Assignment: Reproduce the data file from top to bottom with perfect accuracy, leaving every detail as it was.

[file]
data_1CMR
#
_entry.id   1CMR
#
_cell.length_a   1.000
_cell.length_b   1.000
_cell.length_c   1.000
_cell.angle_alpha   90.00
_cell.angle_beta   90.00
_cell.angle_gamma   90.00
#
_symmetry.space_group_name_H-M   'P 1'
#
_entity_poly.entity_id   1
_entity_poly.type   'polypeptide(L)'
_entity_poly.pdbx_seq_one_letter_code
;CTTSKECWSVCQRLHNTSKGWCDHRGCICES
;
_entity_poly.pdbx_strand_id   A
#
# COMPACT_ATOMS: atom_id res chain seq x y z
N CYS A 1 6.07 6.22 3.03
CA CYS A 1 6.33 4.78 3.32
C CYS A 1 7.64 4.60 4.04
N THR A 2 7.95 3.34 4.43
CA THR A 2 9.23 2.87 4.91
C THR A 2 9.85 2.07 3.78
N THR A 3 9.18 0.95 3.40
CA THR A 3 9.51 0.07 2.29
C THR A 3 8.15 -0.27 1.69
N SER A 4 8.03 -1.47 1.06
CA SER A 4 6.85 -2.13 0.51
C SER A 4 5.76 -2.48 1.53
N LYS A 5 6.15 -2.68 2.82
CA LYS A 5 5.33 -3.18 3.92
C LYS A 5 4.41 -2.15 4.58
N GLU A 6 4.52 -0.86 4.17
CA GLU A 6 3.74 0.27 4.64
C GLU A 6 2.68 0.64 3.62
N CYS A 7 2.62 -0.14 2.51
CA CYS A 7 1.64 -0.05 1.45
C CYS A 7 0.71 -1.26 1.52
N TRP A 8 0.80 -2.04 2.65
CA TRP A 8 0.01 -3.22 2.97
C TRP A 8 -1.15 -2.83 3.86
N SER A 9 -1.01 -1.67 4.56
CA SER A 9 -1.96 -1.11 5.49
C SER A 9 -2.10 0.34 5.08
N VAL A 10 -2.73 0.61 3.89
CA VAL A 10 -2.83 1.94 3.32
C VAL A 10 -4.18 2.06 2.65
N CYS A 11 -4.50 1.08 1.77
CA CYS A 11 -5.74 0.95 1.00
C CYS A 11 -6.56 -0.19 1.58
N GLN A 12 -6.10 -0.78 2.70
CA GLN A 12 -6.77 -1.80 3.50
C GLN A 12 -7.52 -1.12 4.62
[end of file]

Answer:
data_1CMR
#
_entry.id   1CMR
#
_cell.length_a   1.000
_cell.length_b   1.000
_cell.length_c   1.000
_cell.angle_alpha   90.00
_cell.angle_beta   90.00
_cell.angle_gamma   90.00
#
_symmetry.space_group_name_H-M   'P 1'
#
_entity_poly.entity_id   1
_entity_poly.type   'polypeptide(L)'
_entity_poly.pdbx_seq_one_letter_code
;CTTSKECWSVCQRLHNTSKGWCDHRGCICES
;
_entity_poly.pdbx_strand_id   A
#
# COMPACT_ATOMS: atom_id res chain seq x y z
N CYS A 1 6.07 6.22 3.03
CA CYS A 1 6.33 4.78 3.32
C CYS A 1 7.64 4.60 4.04
N THR A 2 7.95 3.34 4.43
CA THR A 2 9.23 2.87 4.91
C THR A 2 9.85 2.07 3.78
N THR A 3 9.18 0.95 3.40
CA THR A 3 9.51 0.07 2.29
C THR A 3 8.15 -0.27 1.69
N SER A 4 8.03 -1.47 1.06
CA SER A 4 6.85 -2.13 0.51
C SER A 4 5.76 -2.48 1.53
N LYS A 5 6.15 -2.68 2.82
CA LYS A 5 5.33 -3.18 3.92
C LYS A 5 4.41 -2.15 4.58
N GLU A 6 4.52 -0.86 4.17
CA GLU A 6 3.74 0.27 4.64
C GLU A 6 2.68 0.64 3.62
N CYS A 7 2.62 -0.14 2.51
CA CYS A 7 1.64 -0.05 1.45
C CYS A 7 0.71 -1.26 1.52
N TRP A 8 0.80 -2.04 2.65
CA TRP A 8 0.01 -3.22 2.97
C TRP A 8 -1.15 -2.83 3.86
N SER A 9 -1.01 -1.67 4.56
CA SER A 9 -1.96 -1.11 5.49
C SER A 9 -2.10 0.34 5.08
N VAL A 10 -2.73 0.61 3.89
CA VAL A 10 -2.83 1.94 3.32
C VAL A 10 -4.18 2.06 2.65
N CYS A 11 -4.50 1.08 1.77
CA CYS A 11 -5.74 0.95 1.00
C CYS A 11 -6.56 -0.19 1.58
N GLN A 12 -6.10 -0.78 2.70
CA GLN A 12 -6.77 -1.80 3.50
C GLN A 12 -7.52 -1.12 4.62